In order to receive a punitive award, it must be obvious that the negligent party knew that he or she was committing harm. Judges will evaluate if the defendant acted either maliciously or purposefully. For example, if a doctor knows that a sponge has been left inside a patient and stitches him or her up anyway, a court could choose to award punitive damages.
New Jersey law sets forth several requirements when you choose to seek punitive damages. First, you must put in your initial complaint that you want that type of compensation. Additionally, you must first be awarded economic and non-economic damages before a court will consider granting punitive damages.
Lastly, New Jersey caps punitive damages at either $350,000 or five times the amount of compensatory damages that were awarded, whichever comes to the greater amount. A judge does have the discretion to change the amount of money awarded in punitive damages to satisfy the law.
While this information may be useful, it should not be taken as legal advice.
Diagnostic mistakes are costly errors that are unfortunately all too common in New Jersey and across the country. According to the Society to Improve Diagnosis in Medicine, one out of every 10 diagnoses given to patients is wrong. Further, a diagnostic error is responsible for as many as 80,000 fatalities on an annual basis, the organization states.
There are several ways that a mistake can manifest during the diagnostic portion of an illness, and those include the following:
- A physician could misidentify the condition as something else.
- A physician could make a mistake that leads to a delay in the diagnosis, such as reading test results incorrectly.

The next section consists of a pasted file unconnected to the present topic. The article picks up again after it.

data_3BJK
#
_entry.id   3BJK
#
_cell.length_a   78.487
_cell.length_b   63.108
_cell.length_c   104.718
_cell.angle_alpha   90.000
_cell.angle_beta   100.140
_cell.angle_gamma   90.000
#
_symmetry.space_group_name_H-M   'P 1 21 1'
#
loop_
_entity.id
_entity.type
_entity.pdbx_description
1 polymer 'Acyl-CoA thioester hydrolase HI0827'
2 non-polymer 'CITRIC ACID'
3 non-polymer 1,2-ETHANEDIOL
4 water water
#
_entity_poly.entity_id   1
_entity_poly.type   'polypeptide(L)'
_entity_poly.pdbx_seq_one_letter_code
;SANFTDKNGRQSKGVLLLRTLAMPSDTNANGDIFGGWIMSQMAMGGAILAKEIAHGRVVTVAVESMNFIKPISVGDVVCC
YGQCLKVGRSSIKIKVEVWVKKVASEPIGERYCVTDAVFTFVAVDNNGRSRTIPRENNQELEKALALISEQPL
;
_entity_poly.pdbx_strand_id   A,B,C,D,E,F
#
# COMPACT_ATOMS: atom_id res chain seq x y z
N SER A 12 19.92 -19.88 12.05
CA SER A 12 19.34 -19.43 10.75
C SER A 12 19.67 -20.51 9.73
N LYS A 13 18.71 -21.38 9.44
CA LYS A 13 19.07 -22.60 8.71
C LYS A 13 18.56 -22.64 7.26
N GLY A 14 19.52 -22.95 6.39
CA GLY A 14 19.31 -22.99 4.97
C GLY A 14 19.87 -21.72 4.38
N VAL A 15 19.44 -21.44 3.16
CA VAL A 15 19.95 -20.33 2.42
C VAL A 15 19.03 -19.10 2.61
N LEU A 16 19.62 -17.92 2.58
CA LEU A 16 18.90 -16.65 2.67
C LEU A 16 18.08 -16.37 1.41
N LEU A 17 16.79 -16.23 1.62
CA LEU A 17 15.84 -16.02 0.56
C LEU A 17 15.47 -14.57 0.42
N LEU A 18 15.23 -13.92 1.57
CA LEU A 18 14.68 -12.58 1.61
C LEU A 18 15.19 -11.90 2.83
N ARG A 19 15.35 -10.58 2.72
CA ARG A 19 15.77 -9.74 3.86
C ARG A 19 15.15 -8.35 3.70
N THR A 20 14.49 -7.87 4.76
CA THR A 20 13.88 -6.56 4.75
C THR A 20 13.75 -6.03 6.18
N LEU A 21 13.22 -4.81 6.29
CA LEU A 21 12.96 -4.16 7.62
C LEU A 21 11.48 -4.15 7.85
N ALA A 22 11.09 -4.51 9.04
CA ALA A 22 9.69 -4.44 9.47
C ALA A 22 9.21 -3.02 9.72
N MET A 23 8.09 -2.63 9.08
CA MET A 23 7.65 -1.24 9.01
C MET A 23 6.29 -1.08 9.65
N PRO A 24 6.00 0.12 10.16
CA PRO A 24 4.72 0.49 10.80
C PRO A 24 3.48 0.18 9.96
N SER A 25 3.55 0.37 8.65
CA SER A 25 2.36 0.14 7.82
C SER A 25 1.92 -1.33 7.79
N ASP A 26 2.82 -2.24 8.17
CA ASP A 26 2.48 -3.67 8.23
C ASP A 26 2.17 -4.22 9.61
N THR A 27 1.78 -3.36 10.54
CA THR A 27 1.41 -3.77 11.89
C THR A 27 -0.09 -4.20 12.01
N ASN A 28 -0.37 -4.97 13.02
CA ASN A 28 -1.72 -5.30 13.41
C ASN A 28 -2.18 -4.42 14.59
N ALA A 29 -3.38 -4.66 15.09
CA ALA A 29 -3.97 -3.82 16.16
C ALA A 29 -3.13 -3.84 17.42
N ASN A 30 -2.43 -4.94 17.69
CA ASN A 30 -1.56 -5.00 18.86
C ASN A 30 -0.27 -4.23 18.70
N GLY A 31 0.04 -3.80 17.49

- A physician could completely miss the condition, failing to diagnose the problem.
As the Agency for Healthcare Research and Quality points out, medical staff often do not even know that they have committed a medical mistake related to a diagnosis. Patients may transfer to another provider or not even realize that the person who saw them originally made a mistake.
When an error in diagnosis takes place, a patient could suffer in a number of ways. Primarily, the underlying condition is never treated. This often happens when a doctor assumes that the presenting symptoms are tied to another condition. For example, believing that a patient’s headaches stem from migraines may lead to a painkiller prescription, which would not address a brain tumor that is actually causing the discomfort.
In some situations, patients are medicated for problems they do not have. Other times, patients do not receive the care they need in a timely fashion. Cancer, for example, is most treatable in its early stages. A delayed diagnosis in this area can be fatal.